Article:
The qualifying round consists of four games (six games for Junior Gold Qualifiers), switching pairs every game. A minimum of one in three bowlers advance to the semifinals. All scores carry over.
The semifinals consist of three head-to-head match games, with bowlers receiving a 30-pin bonus for each win and 15 for a tie. The top four bowlers after seven games advance to the stepladder finals, with the fourth-place qualifier meeting the third-place qualifier and the winner taking on the second-place qualifier. That winner meets the top seed to determine the champion.
A minimum of one in five entrants earn a scholarship prize.
The rest of the first-half schedule: Oct. 20, 2 p.m., at Towne Bowling Academy; Nov. 10, 1 p.m., at Hometown Lanes; Dec. 1, 1 p.m., at Del Lanes; a special Junior Gold Qualifier Dec. 15, 1:30 p.m., at Sportsman’s Bowl and the CDYST Holiday Open Dec. 27-28, 9 a.m. to 1 p.m., at Towne Bowling Academy.
For more information, call 393-8296 or visit www.cdystbowling.com.
When the Sportsman’s Bowl Eliminator begins its first week of finals Oct. 15 at 9 p.m., there will be a few changes from last year’s inaugural season.
Cost will be $15 per entry when qualifying during league play and $20 when qualifying outside of league play or during specified qualifying squads. You can qualify as often as you like.
There will be qualifying squads every Saturday at 1:30 p.m. and every Tuesday at 9:15 p.m., plus any times that lanes can be reserved.
To qualify, you can use your league scores or bowl three games. All you need to do is shoot 650, with handicap. Handicap is based on 80 percent of 240. All finalists return the following Monday at 9:15. Averages used will be last year’s book average, unless 10 pins higher this year.
In the first round of the finals, bowlers roll two games on a drawn pair of lanes, with the top bowler from each pair, plus the next four highest scores, advancing.
In the final round of the finals, bowlers roll two more games across two different pairs, with payouts to follow. Payout will be one in four. Maximum handicap is 50 pins per game.
Call Sportsman’s Bowl at 355-4330 for more information.
STRIKES AND SPARES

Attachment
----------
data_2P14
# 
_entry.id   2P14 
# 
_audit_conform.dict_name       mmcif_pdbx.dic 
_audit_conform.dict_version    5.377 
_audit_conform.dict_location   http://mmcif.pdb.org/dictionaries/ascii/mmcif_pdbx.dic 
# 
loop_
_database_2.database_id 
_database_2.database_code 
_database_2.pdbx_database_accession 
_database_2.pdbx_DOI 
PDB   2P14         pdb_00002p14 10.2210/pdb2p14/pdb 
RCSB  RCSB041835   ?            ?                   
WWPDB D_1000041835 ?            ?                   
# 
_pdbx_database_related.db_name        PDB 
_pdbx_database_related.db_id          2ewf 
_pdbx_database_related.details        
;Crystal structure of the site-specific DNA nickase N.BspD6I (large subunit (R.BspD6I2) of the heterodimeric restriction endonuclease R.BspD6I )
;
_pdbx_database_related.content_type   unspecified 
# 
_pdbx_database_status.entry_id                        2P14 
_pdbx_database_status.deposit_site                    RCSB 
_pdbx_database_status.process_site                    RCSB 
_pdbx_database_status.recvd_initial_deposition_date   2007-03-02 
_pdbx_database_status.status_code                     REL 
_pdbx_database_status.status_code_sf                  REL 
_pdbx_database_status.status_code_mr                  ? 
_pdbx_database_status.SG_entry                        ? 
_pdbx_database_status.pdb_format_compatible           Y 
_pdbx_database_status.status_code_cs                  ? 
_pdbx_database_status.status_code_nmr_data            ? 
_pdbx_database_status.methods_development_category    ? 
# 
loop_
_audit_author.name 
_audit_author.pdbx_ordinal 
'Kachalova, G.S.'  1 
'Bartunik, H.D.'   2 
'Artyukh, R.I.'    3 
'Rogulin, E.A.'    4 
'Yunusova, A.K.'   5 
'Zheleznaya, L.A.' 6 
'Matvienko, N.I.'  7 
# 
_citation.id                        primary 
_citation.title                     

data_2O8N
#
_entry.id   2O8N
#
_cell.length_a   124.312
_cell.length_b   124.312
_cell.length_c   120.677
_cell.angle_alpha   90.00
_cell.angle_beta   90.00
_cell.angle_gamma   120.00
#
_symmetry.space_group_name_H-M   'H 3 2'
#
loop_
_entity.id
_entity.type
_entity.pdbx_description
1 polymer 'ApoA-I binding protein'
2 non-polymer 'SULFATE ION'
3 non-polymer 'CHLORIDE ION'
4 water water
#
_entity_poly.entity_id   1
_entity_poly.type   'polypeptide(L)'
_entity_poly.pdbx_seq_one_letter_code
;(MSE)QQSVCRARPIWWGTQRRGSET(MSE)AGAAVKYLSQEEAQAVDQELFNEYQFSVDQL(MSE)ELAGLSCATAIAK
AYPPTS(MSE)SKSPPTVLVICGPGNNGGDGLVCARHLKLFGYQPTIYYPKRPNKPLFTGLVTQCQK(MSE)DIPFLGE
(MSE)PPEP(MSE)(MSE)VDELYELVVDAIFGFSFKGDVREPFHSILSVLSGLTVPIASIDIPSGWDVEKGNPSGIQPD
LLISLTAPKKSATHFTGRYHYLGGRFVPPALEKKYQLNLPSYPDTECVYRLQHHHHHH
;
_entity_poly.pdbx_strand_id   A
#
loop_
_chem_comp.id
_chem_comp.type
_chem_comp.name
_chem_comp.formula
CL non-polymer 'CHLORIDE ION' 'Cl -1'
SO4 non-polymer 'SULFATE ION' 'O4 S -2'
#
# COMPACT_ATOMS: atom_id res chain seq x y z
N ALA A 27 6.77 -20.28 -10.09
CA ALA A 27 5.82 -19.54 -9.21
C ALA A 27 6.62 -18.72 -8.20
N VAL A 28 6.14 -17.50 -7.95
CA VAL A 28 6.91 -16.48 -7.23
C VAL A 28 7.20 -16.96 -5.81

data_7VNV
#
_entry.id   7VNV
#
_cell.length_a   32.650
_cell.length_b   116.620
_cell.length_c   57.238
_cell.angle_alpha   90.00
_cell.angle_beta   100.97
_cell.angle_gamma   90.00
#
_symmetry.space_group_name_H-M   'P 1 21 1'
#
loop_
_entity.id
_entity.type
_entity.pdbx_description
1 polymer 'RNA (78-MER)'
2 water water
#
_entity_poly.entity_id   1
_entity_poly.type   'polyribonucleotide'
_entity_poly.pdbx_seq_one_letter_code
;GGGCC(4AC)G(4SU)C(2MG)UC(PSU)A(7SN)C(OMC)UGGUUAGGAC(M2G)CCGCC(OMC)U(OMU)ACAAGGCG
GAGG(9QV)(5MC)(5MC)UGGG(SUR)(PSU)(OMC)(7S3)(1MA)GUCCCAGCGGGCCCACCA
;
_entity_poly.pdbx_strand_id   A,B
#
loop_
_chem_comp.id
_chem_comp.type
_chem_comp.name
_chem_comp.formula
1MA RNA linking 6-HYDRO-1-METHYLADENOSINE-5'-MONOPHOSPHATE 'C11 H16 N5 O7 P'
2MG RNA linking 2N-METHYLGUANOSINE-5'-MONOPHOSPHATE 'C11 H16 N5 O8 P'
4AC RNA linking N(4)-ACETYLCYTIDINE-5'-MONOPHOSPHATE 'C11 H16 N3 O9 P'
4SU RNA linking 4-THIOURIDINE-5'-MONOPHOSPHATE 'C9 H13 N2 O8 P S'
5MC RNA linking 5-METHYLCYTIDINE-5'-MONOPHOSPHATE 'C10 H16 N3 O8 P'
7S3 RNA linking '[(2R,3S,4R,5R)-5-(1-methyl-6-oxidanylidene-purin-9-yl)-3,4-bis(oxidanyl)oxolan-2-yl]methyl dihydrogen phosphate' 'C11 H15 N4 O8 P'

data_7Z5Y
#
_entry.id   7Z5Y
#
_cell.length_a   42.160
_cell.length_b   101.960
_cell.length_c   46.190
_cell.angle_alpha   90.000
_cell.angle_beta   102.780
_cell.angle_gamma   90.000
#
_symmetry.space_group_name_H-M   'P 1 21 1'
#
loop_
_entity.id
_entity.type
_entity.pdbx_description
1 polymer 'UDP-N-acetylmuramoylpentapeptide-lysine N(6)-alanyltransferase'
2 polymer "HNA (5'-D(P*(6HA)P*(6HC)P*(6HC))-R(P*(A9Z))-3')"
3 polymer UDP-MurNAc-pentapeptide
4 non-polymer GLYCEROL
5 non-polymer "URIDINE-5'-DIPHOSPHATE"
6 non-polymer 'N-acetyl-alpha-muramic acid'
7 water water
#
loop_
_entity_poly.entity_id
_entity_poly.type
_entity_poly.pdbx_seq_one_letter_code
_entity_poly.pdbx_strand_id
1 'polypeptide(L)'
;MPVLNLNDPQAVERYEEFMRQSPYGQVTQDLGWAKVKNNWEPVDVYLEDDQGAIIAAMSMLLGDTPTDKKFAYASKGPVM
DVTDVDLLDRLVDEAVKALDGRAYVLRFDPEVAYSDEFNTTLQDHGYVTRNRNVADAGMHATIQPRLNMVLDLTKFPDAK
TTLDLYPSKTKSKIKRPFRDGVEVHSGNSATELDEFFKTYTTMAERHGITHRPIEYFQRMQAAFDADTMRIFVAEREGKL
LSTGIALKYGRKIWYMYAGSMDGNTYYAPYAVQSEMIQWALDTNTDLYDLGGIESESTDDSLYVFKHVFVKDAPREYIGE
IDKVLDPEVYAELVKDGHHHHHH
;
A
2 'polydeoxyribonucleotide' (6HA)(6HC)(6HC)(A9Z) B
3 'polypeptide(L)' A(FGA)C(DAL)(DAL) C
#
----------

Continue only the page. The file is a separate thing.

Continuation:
u Towne Bowling Academy’s Scratch Challenge, the first major tournament for the area’s top bowlers this season, will be held Oct. 7 at 9:30 a.m. Entry fee is $50, and it includes jackpots. First place will be $800, based on 60 entries. The format will be a five-game sweeper, changing lanes after each game. The PBA Shark oil pattern will be used. The field will be limited to the first 60 entries. Cash prizes will be awarded on a 1-in-5 ratio, based on total pins. For more information, call Towne Bowling Academy at 355-3939.
u The Huck Finn Northeast Bowling Proprietors of New York’s Capital Region Bowling schedule kicks off Oct. 13-14 with qualifiers at 3 p.m. on Oct. 13 at Alpha Lanes and two more Oct. 14 at 9:30 and 11:30 a.m. Uncle Sam Lanes. Call Jeff Segel at 439-7628 for reservations.
u The Northern Bowlers Association Stockade Open, set for Nov. 25 at Boulevard Bowl, will offer a top prize of $1,000, based on 75 entries.
u Chris Wiseman recorded his first career 700 triple with a 254-704 in the Glenville Bowlers Club league.
u ESPN “World Series of Poker” co-host Lon McEachern, who made his debut in the Professional Bowlers Association broadcast booth as play-by-play announcer for the 2012 PBA Summer Shootout series, will join PBA Hall of Famer Randy Pedersen as the PBA’s telecast team at the start of the new ESPN television season which begins in December.
u Team USA’s Chris Barnes and Kelly Kulick earned gold medals Tuesday in the inaugural World Tenpin Bowling Association World Singles Championships in Limassol, Cyprus. Kulick earned the title with a dramatic 228-226 win over Latvia’s Diana Zavjalova, while Barnes took down teammate Tommy Jones, 212-198, to win the men’s title.
u The Rolling Greens Glenville Bowlers Club needs a four-man team for its Wednesday night men’s handicap league. If interested, call Gary at 791-6535.
u The Daily Gazette league, which bowls Tuesdays at noon at Sportsman’s Bowl, still needs several bowlers. It’s a 100 percent handicap league, with three bowlers to a team. Dues are $14 per week. Call Bob Weiner at 395-3147 or send him an email at firstname.lastname@example.org for more information.
u The New York State Women’s Bowling 700 Club Tournament will be held Oct. 13 at 2:30 p.m. at Boulevard Bowl. The tournament format will be doubles, and there is a $55 entry fee. One team partic-ipant must be a 700 Club member. The prize fund will be distributed by the teams based on the division in which they qualify: Division A (400 average or higher), Division B (370-398), Division C (368 and under) and Senior Division (60 years of age and older). The 700 Club members also will be competing in their appropriate qualifying divisions for prize money donated by the 700 Club. Entries and new members will be accepted up to the time of bowling. For more information, or an entry blank, contact Diane McGroty at 356-2282.
u The Menagerie league, which bowls at 6:15 p.m. on Fridays, now has six openings. Call Boulevard Bowl for more information.